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Brian McCann vs. The Shift Who Will Prevail?

A month into the season, the New York Yankees sit in first place of the American League East. It’s a tight battle, with all 5 teams sitting right around .500. First place is nice, but should Yankees’ fans be scared of the big picture?

Brian McCann is possibly the most important piece the Yankees picked up this off-season. The team’s catching situation had been weak at best since Jorge Posada retired, and maybe even a little bit before he retired. Plugging up the backstop with a 7-time All-Star and 5 time Silver Slugger that is barely 30 is a no-brainer.

So far, McCann has had mixed success. He is hitting .229 on the season, but he does have 4 home runs and 12 RBI. That puts him on a pace for roughly 25 home runs and 75 RBI. Of course, being a catcher means he will not be playing in 150 games this season. So any projections are a bit of a blind stab at this point. However, one element about McCann that we can take note of and definitely worry about is how he hits with the shift.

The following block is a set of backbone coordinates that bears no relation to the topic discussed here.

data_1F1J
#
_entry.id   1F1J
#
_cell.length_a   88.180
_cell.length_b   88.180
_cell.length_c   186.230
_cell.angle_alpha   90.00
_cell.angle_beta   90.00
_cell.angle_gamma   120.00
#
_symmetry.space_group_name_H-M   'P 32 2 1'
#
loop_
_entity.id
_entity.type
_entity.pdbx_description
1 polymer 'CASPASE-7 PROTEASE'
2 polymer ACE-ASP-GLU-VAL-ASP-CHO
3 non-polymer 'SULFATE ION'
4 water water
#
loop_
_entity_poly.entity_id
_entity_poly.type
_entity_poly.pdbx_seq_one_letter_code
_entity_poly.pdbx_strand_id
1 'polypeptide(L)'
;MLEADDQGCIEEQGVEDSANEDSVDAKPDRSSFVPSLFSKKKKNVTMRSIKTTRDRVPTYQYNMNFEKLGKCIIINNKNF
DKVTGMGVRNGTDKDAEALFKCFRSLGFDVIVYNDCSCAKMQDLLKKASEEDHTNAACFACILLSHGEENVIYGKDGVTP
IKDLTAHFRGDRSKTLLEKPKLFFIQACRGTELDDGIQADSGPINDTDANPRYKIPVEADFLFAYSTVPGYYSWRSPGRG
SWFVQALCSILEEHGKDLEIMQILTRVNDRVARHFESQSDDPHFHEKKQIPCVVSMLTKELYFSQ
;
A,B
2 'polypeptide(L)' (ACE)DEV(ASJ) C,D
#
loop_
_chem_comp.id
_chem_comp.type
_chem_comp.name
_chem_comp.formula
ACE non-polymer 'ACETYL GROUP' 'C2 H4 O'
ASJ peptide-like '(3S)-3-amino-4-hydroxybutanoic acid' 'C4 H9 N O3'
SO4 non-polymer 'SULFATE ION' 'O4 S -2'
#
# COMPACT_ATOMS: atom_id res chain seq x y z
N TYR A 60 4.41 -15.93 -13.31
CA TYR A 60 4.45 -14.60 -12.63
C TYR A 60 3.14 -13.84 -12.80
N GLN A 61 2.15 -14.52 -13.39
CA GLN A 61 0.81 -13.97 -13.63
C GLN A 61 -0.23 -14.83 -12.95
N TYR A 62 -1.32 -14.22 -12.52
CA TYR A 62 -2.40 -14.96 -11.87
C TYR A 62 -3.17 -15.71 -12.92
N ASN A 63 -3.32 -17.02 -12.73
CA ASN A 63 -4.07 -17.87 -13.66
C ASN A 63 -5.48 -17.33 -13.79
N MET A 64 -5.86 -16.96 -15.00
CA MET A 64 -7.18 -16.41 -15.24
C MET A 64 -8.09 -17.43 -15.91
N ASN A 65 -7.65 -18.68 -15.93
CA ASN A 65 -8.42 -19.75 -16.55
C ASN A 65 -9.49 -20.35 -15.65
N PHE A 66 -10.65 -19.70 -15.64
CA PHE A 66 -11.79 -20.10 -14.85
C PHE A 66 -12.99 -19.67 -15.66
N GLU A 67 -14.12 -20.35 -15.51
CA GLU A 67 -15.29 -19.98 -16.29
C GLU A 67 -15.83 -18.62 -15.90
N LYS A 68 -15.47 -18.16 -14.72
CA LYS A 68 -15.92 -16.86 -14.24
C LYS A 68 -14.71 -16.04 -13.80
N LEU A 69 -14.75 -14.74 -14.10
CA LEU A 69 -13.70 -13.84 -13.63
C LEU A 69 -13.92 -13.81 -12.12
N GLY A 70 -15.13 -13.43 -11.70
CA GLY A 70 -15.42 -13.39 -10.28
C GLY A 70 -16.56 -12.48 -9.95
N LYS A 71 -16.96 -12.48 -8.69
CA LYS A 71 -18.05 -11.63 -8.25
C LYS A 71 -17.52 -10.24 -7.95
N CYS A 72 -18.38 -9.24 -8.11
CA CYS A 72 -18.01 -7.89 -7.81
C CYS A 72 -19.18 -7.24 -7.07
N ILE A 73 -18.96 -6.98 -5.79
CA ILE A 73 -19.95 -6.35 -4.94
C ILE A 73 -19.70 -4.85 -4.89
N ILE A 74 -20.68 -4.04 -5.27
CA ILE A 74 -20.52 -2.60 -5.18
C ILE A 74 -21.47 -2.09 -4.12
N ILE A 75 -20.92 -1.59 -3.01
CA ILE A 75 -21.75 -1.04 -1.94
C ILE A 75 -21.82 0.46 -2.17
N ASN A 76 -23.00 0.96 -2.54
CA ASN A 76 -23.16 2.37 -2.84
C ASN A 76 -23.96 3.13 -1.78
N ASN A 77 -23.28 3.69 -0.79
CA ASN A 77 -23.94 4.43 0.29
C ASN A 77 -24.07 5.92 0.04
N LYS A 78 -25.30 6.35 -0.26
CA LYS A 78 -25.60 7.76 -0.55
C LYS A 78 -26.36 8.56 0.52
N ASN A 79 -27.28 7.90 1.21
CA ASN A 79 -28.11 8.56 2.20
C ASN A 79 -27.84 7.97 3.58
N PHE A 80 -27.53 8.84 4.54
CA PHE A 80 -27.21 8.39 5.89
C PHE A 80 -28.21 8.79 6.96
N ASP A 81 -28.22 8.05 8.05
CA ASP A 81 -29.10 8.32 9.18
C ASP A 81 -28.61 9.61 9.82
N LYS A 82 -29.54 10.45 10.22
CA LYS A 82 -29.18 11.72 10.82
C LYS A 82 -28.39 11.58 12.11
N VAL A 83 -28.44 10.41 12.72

“The Shift is on” is one of the more annoying things I could ever hear Michael Kay say during a game. What was once a fringe attempt to get an extra player on one side of the field when players like David Ortiz and Adam Dunn came to bat, is now a virus that is plaguing the entire MLB. The Tampa Bay Rays have been “credited”  with making the shift much more mainstream and for more than your average power dead-pull hitters. I can’t lie, as someone that loves the idea of Moneyball, I hate defensive shifting. No matter what the numbers say, it does not look like baseball to me. Plus it ruins scorebooks. Scorebooks ARE baseball.

Brian McCann has seen a heavy dose of defensive shifts this season to almost no success. It took him weeks to get over .200 and is hovering very close. Of course, the home run beats any shift, but we can’t expect it. McCann is not the only Yankee that has to deal with the shift all season, Mark Teixeira anyone? Unfortunately for McCann, he’s slow. Catchers almost always are. So even those ground balls that second basemen grab basically in right field are becoming outs. Against a normal defense this year, McCann would not have started off so slowly. He was absolutely tearing the cover off the ball in early April.

So Yankee fans, should McCann continue to approach the plate the same way he always has, or should he accept the shift is here to stay and he needs to rethink how he bats?

Tags: Brian McCann New York Yankees News

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